Grass Species and Pasture Legumes

Botanical name: Cynodon dactylon

Common name: Quick grass or couch grass

The inflorescence type of quick grass is digitate. It consists of 4 slender spikes that may grow up to 60mm in length and are arranged on the end of the axis in the form of fingers on a hand causing it to be digitate.

The growth habitat of quick grass is almost every soil type especially fertile soil but can be found in your common garden to overgrazed and uncultivated land.

It is widely distributed in South African in the grassland, savanna, nama-karoo and Fynbos biomes. It is a kind of pioneer grass that is utilized by farmers as a pasture.

The significance of quick grass in ecological terms is that it is a pioneer species and generally classified as invasive as it invades all types of areas and soil types. It is not a protected plant because of its invasive nature. It can be a serious weed as it invades cultivated lands and is difficulty to eradicate from the land.

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After fires it produces shoots quickly because of its rhizome nature it has a nutrient reserve underground that supply nutrients to allow fast regrowth. Grazing animals can eat this grass and as a result, disperse its seed which is normally wind-pollinated. It plays a conservation role as it prevents soil erosion and is recommended in the use to protect water ways.

In a production term it is utilized by farmers as a pasture as it can grow well in a dry land situation and flowers from March till September providing a reliable feed source for livestock in the winter months as the plants remain green in mid-winter.

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It has a high feed value but does not produce much bulk. It is also used by gardeners as a decorative grass in their home gardens. It is used in traditional medicine to treat open wounds and is used in the fermentation process of making sour beer in the Venda culture as one of their traditions.

Grass Two: Lolium perenne – ryegrass

Botanical name: Lolium perenne

Common name: Ryegrass

The inflorescence type of ryegrass is spikelet. It is unbranched with the spikelet on alternating sides of the stem. Each spikelet has between four and fourteen florets without awns (a stiff bristle).

Ryegrass is a low-growing, tufted plant with a tillering growth habitat. The leaves folded giving a flattened appearance. The stems can grow up to 90cm in length. It has a perennial fibrous root system. It may be seen as a primary plant species because of its ease of germination and ability to out grow most of its competition.

The ecological significance of ryegrass is that it is useful in preventing soil erosion by stabilizing the soil. Ryegrass has also been used as a lawn grass because of its hardwearing ability thus being good for areas that are trampled frequently. In countries where it has been introduced it may be seen as an invasive plant as it competes with the native plants and its ease of germination and vigour. It may be found along roadsides, wastelands and river banks as it may spread from fields where it was planted.

The productive significance of ryegrass is that it is useful as fodder and grazing for livestock. It is used in many mixtures of pasture seeds as in fertile soil it produces a high quantity of grass. It is used for sports pitches because of its wear resistance and ability to regenerate. (Wimbledon tennis courts are sown with 100% ryegrass) Ryegrass is a perennial grass meaning that it is always green and thus provides pasture for livestock throughout the year making it a good source of feed in areas where there is little food during the winter months. Although it is not one of the highest quality grasses it provides high quantities in fertile soils.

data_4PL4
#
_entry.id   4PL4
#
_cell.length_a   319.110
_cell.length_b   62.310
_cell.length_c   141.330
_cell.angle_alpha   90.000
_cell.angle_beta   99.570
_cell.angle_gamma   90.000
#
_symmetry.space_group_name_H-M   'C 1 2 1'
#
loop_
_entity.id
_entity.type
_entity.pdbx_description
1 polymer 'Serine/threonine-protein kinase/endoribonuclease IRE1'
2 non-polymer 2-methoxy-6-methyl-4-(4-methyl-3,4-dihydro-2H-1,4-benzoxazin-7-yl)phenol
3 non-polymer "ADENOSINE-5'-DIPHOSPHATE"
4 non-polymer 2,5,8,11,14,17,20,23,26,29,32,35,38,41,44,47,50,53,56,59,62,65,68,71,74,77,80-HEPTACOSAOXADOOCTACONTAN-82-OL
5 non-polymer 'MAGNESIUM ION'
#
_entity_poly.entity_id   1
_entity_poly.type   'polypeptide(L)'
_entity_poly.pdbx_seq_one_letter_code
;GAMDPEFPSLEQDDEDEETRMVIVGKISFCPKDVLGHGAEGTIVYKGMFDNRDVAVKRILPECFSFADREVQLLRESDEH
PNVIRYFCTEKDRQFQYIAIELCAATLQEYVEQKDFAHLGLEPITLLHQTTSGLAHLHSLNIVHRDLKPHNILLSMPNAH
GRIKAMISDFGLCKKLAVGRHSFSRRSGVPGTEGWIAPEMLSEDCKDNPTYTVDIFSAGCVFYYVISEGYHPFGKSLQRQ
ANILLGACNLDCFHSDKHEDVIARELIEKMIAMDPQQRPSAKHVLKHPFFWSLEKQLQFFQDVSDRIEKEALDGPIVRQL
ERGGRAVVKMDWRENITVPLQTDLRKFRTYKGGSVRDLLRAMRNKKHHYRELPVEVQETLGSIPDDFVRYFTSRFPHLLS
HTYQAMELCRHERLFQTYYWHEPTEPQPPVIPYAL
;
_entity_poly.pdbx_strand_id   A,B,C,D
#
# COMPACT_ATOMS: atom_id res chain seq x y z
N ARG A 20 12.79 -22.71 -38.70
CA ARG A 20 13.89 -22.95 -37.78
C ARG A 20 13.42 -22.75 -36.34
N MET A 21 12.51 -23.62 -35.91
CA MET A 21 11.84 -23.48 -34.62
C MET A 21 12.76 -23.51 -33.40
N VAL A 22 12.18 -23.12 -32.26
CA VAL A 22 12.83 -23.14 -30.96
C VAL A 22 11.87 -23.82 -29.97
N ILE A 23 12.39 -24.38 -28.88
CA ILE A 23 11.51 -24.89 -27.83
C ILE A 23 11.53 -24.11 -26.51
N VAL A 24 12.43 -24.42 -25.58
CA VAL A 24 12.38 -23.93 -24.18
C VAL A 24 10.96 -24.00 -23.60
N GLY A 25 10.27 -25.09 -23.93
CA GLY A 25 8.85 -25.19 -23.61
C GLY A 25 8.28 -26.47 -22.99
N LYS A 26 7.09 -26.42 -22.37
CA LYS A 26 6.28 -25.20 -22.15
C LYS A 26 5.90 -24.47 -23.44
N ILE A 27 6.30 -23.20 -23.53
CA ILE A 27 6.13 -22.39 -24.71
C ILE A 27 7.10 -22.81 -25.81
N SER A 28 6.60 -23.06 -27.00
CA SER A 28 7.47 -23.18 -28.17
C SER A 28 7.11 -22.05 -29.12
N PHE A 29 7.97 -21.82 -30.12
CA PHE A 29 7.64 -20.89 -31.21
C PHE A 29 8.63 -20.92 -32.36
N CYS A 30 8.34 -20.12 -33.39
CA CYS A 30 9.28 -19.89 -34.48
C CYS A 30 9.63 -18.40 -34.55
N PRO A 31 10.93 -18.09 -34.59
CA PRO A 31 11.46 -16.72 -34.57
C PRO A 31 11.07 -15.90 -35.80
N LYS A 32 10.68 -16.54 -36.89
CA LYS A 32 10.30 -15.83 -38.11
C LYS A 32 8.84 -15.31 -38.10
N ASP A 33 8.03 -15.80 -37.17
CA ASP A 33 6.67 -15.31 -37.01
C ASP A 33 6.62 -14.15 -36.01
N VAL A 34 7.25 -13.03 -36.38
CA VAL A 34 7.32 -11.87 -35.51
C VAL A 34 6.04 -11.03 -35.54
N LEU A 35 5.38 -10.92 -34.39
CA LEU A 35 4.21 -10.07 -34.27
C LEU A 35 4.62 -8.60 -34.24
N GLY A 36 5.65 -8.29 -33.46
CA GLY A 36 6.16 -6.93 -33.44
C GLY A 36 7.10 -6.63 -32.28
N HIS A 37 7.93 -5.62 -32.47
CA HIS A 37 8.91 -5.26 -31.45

Grass three: Eragrostis lehmanniana – Lehmann lovegrass

Botanical name: Eragrostis lehmanniana

Common name: Lehmann lovegrass

Lehmann lovegrass is a perennial grass that has a panicle inflorescence type. The spikelets are condensed around the branchlets of the pedicels.

Lehmann lovegrass is native to South Africa and is very abundant in the Orange Free State. This grass prefers areas with rainfall higher than 150mm per year but less than 220mm per year. Its spreading may be enhanced by fire but does not need it to spread. In South Africa it typically grows in the grasslands (dry and wooded grasslands), in valleys and on the edges of the pans and rivers. It becomes abundant in overgrazed veld and areas that have been disturbed.

The significance of Lehmann lovegrass in ecological terms is that it has a low palatability in summer causing selective grassing where possible and resulting in this grass outcompeting the more palatable plants. They cause greater fire intensity and more frequent fires as a result of their ability to seed stalks early in summer as well as their high reproductive potential. It has been found in many other countries but is seen as invasive as it outcompetes the native species, but it has been seen that it increases biodiversity of animals in the areas, this was shown in Arizona and Southern Texas.

In terms of productivity of Lehmann lovegrass it has been used in hay cultivation in South Africa, although it is not very leafy it is a valuable grazing grass in arid areas and is one of the first grasses to start growing in spring. It is palatable when it is green but of low palatability when it matures. It is considered important where it occurs due to its abundance. In the Kalahari it is a forage grass of inferior value to cattle farmers. It has been used to treat colic and diarrhoea and has been used as a ground cover to remedy soil erosion along the roads.